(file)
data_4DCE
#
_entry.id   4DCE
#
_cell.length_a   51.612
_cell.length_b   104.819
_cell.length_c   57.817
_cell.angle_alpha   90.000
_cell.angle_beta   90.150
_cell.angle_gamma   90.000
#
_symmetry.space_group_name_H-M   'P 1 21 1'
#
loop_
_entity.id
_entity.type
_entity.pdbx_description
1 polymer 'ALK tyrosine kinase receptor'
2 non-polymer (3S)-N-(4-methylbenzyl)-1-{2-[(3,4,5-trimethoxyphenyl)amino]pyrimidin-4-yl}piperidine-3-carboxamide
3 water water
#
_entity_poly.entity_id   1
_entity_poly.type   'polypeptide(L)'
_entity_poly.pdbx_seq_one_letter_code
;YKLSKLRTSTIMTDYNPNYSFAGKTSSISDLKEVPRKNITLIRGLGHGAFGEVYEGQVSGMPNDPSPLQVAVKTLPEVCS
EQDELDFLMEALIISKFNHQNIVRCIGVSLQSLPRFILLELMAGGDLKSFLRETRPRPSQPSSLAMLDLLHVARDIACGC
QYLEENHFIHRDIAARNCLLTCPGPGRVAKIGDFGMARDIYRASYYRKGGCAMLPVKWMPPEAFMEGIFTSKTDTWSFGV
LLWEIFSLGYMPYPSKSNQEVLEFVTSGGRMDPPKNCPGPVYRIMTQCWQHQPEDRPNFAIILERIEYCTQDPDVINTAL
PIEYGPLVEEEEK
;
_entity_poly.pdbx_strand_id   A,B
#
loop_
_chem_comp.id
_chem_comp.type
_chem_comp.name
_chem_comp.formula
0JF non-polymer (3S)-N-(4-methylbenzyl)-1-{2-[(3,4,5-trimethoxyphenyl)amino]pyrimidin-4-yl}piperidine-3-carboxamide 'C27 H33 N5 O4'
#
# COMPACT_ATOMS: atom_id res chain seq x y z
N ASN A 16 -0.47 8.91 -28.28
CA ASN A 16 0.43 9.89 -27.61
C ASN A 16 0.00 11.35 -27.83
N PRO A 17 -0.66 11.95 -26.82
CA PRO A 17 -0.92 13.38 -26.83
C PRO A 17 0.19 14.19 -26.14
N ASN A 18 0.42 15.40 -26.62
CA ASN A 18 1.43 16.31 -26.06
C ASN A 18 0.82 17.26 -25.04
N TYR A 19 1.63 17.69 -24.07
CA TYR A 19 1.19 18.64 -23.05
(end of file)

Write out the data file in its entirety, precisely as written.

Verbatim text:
data_4DCE
#
_entry.id   4DCE
#
_cell.length_a   51.612
_cell.length_b   104.819
_cell.length_c   57.817
_cell.angle_alpha   90.000
_cell.angle_beta   90.150
_cell.angle_gamma   90.000
#
_symmetry.space_group_name_H-M   'P 1 21 1'
#
loop_
_entity.id
_entity.type
_entity.pdbx_description
1 polymer 'ALK tyrosine kinase receptor'
2 non-polymer (3S)-N-(4-methylbenzyl)-1-{2-[(3,4,5-trimethoxyphenyl)amino]pyrimidin-4-yl}piperidine-3-carboxamide
3 water water
#
_entity_poly.entity_id   1
_entity_poly.type   'polypeptide(L)'
_entity_poly.pdbx_seq_one_letter_code
;YKLSKLRTSTIMTDYNPNYSFAGKTSSISDLKEVPRKNITLIRGLGHGAFGEVYEGQVSGMPNDPSPLQVAVKTLPEVCS
EQDELDFLMEALIISKFNHQNIVRCIGVSLQSLPRFILLELMAGGDLKSFLRETRPRPSQPSSLAMLDLLHVARDIACGC
QYLEENHFIHRDIAARNCLLTCPGPGRVAKIGDFGMARDIYRASYYRKGGCAMLPVKWMPPEAFMEGIFTSKTDTWSFGV
LLWEIFSLGYMPYPSKSNQEVLEFVTSGGRMDPPKNCPGPVYRIMTQCWQHQPEDRPNFAIILERIEYCTQDPDVINTAL
PIEYGPLVEEEEK
;
_entity_poly.pdbx_strand_id   A,B
#
loop_
_chem_comp.id
_chem_comp.type
_chem_comp.name
_chem_comp.formula
0JF non-polymer (3S)-N-(4-methylbenzyl)-1-{2-[(3,4,5-trimethoxyphenyl)amino]pyrimidin-4-yl}piperidine-3-carboxamide 'C27 H33 N5 O4'
#
# COMPACT_ATOMS: atom_id res chain seq x y z
N ASN A 16 -0.47 8.91 -28.28
CA ASN A 16 0.43 9.89 -27.61
C ASN A 16 0.00 11.35 -27.83
N PRO A 17 -0.66 11.95 -26.82
CA PRO A 17 -0.92 13.38 -26.83
C PRO A 17 0.19 14.19 -26.14
N ASN A 18 0.42 15.40 -26.62
CA ASN A 18 1.43 16.31 -26.06
C ASN A 18 0.82 17.26 -25.04
N TYR A 19 1.63 17.69 -24.07
CA TYR A 19 1.19 18.64 -23.05